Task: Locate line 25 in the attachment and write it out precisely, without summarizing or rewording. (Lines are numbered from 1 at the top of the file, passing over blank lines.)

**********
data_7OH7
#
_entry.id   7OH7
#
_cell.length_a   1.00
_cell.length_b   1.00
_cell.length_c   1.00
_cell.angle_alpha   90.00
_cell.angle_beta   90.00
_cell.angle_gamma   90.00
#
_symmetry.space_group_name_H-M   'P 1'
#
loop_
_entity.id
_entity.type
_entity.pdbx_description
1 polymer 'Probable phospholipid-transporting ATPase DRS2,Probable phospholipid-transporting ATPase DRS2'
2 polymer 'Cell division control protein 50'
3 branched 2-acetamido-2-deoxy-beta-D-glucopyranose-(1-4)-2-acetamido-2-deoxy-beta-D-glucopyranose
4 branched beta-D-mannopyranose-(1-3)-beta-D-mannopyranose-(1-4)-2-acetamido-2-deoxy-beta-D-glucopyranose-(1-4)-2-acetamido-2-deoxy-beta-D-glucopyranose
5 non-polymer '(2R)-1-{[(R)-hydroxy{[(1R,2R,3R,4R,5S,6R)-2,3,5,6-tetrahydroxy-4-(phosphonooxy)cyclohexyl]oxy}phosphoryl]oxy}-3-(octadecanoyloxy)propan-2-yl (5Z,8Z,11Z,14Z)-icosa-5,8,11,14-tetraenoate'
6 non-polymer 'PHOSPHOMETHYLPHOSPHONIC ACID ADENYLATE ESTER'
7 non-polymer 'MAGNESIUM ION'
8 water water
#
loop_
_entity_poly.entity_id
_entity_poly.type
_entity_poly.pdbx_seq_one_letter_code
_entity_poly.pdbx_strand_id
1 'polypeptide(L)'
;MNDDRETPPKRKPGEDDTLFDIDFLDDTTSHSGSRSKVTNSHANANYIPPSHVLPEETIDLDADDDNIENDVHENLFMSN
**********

8 water water